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Research > Why are boys reluctant readers?

“There is  no such thing  as  a kid  who  hates  reading. There are  kids who  love  reading & kids who  are  reading the wrong  books.” 

James  Patterson,  (author). 

Why  are  boys  reluctant  readers? 

“There is  no such thing  as  a kid  who  hates  reading. There are  kids who  love  reading & kids who  are  reading the wrong  books.”  James  Patterson,  (author). 

A  number of studies  have shown  that  boys enjoy reading  less than  girls  -  research  shows that the gap  is widening  between  them.  In  my current Year 6  cohort,  |  decided to  investigate this theory & try to  understand  why this may  be the case. 

I started  the  process  by asking the class which  children  were  reluctant/ didn’t enjoy reading.  A large  majority of boys  raised their hands,  six  in  particular,  expressing  strong,  negative opinions about  reading. 

I designed  a questionnaire which  |  discussed  with  each  boy individually.  This  report  seeks to summarise the  result of the findings  in  order to gain  a  better understanding  of the situation. 

Early Years 

“One of the  greatest gifts adults can  give - to their offspring & to their society -  is to  read to children.”  Karl  Sagan  (Astronomer). 

Evidence suggests that  parents & the home environment are essential to the early teaching  of reading  & fostering  a  love of reading. 

From  my survey,  83%  said  that as a young  child,  they were often  read to at  home.  Unfortunately, this  interaction  has ceased  now that the child  is older with  100%  of my sample stating  that no family member ever hears them  read  or takes an  interest in  any book that they may be studying  at school. 

Parental  involvement  in  a child’s literacy has  been  reported as a more  powerful force than  any other family  background  variables,  such  as social  class, family size & level  of parental  education ( Flouri  & Buchanan,  2004). Additionally,  children  whose  home experiences  promote the view that reading  is  a source of entertainment,  are  likely to  become motivated  readers. 


Family  Influence 

“Children  are  more  likely to continue to  be  readers  in  homes where  books & reading  are valued” (Baker & Scher,  2002). 

Of the  boys  surveyed,  100%  stated  that they had  never seen their parents  read  at  home,  with several  stating  “they’re too  busy.” 

100%  also  stated that there were no  books or magazines  in the  home & they were  never encouraged  to  read,  not even  comics. The Organisation for Economic  Co-Operation  & Development  (0.E.C.D),  2010,  reports that parents’  engagement with their children’s reading  life has a  positive  impact on  their children’s  reading. This is  indeed  borne out in  my survey. 

Reading  & Attainment 

Evidence suggests that there  is a  positive  relationship between  reading frequency,  reading enjoyment & attainment (Clark &  Douglas,  2011).  It  is argued that there is a  positive  link between positive attitudes towards  reading  & achieving  well  in  reading  assessments. 

Results for reading  attainment for the Year 6  boys surveyed  would  support this  belief with  66% falling  into the “Average”  category whilst 34%  were “Below Average”. This data is based  on the latest  Lexplore Reading  Assessments. 

My survey data states that  84%  of the boys only ever read  in  school,  “when they have to,”  & never read  at home.  Surprisingly,  100%  strongly believe that it’s important to  be a good  reader.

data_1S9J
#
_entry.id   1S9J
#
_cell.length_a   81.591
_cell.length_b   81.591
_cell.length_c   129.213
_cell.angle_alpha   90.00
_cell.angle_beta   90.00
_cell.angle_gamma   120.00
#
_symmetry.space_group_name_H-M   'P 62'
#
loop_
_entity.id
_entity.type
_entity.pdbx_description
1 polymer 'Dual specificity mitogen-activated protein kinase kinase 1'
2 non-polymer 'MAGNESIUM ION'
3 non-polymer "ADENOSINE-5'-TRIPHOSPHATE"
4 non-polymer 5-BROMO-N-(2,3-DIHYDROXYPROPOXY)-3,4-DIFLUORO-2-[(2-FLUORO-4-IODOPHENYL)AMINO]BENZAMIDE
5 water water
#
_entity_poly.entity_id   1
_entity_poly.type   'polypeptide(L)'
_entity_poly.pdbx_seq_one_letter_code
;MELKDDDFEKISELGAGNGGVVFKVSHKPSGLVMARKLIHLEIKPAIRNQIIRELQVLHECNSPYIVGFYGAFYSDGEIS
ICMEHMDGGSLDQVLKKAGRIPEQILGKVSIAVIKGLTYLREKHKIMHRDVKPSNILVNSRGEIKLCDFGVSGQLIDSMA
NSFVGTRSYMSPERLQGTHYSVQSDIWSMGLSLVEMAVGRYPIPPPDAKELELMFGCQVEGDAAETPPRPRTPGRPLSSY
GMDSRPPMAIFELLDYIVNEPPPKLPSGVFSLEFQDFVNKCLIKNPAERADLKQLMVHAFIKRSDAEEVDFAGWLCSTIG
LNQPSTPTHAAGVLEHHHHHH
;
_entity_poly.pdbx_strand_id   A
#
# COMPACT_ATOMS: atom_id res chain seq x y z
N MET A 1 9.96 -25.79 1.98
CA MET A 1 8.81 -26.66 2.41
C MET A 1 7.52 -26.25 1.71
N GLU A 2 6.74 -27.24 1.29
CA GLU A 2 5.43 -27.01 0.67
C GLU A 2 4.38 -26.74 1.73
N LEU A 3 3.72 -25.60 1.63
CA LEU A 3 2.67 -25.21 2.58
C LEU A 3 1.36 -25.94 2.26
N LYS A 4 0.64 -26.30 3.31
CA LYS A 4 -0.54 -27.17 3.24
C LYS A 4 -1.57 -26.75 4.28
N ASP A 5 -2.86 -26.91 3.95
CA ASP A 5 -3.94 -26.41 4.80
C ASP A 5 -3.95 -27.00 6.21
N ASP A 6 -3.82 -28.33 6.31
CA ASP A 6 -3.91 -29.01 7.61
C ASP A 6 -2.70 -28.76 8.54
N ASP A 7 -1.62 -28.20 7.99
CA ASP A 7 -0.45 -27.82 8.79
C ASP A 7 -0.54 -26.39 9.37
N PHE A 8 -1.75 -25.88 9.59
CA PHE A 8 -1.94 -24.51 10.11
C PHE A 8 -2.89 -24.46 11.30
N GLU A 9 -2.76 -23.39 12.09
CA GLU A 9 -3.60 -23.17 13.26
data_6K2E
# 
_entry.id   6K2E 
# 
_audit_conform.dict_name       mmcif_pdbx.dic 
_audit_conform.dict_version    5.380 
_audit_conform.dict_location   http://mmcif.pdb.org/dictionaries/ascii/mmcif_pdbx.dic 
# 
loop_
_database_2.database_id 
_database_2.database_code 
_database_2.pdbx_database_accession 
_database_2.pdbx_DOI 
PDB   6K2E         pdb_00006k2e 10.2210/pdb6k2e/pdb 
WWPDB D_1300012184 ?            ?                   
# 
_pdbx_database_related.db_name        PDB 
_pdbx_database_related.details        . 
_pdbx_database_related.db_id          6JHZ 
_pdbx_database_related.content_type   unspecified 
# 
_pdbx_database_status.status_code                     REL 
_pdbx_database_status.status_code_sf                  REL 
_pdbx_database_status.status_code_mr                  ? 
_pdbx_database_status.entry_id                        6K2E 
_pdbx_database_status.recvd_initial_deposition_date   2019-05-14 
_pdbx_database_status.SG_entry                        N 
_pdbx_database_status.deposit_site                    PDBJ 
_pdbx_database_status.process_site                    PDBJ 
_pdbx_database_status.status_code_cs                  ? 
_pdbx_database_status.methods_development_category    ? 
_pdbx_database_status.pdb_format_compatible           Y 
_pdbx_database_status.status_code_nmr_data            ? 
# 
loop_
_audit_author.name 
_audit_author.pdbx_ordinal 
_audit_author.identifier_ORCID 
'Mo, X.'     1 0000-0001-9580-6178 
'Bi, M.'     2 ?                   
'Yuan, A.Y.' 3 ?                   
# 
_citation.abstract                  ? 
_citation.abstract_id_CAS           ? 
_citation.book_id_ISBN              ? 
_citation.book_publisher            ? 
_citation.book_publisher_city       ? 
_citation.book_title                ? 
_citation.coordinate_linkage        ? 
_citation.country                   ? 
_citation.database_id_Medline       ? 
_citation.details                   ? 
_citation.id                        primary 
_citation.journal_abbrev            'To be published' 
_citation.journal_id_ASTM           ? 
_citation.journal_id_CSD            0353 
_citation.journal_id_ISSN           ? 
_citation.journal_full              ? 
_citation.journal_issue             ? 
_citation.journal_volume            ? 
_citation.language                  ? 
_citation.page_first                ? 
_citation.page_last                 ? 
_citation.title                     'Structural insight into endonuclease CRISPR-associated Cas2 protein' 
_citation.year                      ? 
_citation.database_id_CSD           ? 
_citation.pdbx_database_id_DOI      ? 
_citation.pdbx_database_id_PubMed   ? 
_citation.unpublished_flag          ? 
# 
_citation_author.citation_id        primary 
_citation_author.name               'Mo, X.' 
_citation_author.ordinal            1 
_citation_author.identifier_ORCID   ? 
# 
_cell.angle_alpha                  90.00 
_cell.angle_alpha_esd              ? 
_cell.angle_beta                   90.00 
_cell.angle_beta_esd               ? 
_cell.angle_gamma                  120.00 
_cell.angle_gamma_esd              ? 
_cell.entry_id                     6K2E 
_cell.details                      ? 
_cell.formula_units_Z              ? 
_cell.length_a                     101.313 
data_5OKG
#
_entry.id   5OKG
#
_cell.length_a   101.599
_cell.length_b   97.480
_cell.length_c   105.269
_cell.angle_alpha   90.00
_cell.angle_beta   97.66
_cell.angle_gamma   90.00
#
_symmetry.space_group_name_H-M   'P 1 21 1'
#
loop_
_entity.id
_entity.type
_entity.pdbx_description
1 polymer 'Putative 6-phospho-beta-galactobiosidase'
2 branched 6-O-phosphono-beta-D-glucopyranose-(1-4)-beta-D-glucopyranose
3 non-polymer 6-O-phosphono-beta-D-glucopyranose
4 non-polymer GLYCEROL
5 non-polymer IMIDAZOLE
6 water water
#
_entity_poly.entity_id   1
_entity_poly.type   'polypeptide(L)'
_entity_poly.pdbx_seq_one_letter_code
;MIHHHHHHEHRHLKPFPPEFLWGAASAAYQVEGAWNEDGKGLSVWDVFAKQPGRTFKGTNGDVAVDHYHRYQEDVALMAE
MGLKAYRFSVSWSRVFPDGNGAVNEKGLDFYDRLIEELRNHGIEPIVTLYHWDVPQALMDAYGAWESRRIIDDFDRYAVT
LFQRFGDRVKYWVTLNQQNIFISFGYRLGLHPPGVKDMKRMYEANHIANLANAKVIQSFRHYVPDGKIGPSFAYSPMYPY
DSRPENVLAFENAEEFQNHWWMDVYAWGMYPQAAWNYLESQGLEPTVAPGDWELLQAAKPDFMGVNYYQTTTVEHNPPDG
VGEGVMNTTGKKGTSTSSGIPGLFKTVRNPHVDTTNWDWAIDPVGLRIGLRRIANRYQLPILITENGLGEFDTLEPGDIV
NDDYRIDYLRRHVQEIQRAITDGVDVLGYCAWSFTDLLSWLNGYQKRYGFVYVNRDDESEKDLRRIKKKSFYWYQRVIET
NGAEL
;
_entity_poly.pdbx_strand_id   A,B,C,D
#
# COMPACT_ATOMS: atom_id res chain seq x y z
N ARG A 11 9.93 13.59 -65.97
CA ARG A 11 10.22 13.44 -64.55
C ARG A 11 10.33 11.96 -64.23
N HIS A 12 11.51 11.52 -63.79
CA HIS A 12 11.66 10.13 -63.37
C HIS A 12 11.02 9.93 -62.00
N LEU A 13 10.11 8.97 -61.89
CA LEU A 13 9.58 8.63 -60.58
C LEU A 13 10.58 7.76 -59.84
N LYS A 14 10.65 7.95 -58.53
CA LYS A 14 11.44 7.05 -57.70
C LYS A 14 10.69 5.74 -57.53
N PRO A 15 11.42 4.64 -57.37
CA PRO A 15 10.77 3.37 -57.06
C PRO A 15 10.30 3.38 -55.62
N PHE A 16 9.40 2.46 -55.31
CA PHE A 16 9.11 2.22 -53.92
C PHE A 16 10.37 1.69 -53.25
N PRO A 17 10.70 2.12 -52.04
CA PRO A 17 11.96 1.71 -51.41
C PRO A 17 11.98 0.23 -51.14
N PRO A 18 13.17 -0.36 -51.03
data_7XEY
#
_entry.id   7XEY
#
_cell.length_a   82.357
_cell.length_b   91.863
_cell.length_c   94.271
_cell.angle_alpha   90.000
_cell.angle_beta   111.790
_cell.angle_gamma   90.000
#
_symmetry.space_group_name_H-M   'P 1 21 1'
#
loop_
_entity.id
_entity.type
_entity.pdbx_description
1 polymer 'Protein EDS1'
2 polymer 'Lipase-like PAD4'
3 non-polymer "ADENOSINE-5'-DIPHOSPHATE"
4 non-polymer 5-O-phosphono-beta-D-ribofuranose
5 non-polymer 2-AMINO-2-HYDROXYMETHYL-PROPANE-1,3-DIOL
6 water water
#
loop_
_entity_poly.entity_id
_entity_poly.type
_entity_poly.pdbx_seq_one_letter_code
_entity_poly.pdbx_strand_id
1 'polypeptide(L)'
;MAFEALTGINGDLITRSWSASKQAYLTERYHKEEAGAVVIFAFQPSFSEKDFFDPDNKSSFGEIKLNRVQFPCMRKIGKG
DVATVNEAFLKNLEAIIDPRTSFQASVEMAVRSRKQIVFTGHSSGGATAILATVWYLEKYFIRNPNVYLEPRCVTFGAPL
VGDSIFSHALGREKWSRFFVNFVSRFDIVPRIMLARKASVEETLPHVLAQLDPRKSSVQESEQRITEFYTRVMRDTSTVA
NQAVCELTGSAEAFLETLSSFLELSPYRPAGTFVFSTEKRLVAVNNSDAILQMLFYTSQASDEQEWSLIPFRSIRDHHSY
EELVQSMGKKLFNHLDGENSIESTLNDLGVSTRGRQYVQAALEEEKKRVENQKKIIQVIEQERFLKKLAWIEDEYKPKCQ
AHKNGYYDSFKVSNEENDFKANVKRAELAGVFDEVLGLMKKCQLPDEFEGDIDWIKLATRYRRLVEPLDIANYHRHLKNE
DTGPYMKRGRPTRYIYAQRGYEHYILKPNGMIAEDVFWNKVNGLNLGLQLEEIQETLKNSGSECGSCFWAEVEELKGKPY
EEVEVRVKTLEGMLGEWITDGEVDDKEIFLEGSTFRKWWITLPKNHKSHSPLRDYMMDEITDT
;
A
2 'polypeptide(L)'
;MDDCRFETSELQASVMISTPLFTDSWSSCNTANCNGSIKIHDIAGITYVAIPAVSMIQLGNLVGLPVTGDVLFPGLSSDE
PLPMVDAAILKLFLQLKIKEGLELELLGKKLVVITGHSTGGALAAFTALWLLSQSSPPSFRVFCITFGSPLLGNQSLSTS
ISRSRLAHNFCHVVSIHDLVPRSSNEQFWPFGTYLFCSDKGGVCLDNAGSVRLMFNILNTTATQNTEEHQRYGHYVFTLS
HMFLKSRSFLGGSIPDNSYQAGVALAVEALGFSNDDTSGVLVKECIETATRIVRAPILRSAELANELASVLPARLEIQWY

Answers given  include: 

“It's very important  to read  because you  need  it as a skill to get on  life.” 

“It’s very important that you can  read well for your future, for getting  a good job,  dealing  with Emails & writing formally for work.” 


Possibly a more fundamental  problem  is that boys may feel that liking to  read  is somehow not “very masculine”  or “cool.” When  putting this synopsis to the Year 6  boys, this belief was  held  by 66%,  resulting in some interesting  comments: 

“Reading isn’t what ‘normal  boys’  do - it’s boring!” 

“Reading  is a  ‘girly thing’  & more for gentle boys,  not  ‘boy boys!” 

“It’s not cool to read.” 

The above comments lead  us to question why such  beliefs are held? Why do  boys see reading  as essentially a feminine activity?  Could  it be because the exposure to  reading of primary school boys is often  lead  by female primary school teachers,  rather than  male? 

Outside Influences 

When  questioned about their dislike of reading, the Year 6 boys gave responses including: 

“Reading is not a good  use of my time -  I’ve got better things to do.” 

100%  stated that they only read,  “when they have to,”  & would be embarrassed  if their friends saw them  read outside of class. 

Reasons given for not reading included outside activities & clubs,  particularly football & Computer games,  especially XBox.  Interestingly,  only one of the six boys had a  cut-off time for gaming on school  nights.  Other distractions included WhatsApp conversations & YouTube. 

What material might encourage boys to read? 

“There is no such thing as a child who hates to read. There are only children who have not found the right book.”  Frank Serafini,  (author). 

Having spoken with Year 6  reluctant readers,  it appears that there  may be some ways to encourage them to read. 

We need to find themes/topics that would  interest them.  Some of these include: 


Judy  Bloome, famous American  author,  said: 

“Let children  read whatever they want & then talk about it with them.” 

Reluctant  readers need to  be provided with  books & articles that they can  & want to  read.  For example,  information texts relating to topics they are  interested  in, newspaper articles & funny stories.  Surely some reading  is better than  no  reading  at all?